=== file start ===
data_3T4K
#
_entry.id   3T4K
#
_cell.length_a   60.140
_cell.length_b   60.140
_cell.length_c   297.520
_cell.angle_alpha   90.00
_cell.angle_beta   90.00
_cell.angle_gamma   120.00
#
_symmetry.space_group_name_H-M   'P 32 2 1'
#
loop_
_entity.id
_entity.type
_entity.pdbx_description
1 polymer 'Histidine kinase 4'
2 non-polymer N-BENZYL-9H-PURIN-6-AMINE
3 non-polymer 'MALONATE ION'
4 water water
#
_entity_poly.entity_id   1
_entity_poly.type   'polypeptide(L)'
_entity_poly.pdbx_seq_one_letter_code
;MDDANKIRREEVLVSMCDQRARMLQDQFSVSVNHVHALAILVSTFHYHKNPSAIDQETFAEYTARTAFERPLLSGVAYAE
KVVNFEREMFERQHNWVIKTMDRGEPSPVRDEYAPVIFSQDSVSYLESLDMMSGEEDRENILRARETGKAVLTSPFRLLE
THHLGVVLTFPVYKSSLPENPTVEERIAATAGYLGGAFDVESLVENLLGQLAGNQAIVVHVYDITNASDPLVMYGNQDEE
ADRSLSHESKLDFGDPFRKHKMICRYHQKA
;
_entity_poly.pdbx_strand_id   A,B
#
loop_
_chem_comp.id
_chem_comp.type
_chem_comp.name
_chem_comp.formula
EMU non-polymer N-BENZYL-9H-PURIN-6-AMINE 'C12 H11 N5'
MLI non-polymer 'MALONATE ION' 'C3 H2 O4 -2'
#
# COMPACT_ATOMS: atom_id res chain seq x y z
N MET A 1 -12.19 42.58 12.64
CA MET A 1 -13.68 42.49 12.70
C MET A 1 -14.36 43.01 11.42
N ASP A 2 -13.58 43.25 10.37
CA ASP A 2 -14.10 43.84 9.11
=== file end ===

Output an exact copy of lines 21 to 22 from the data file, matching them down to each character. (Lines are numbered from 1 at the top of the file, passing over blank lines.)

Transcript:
4 water water
#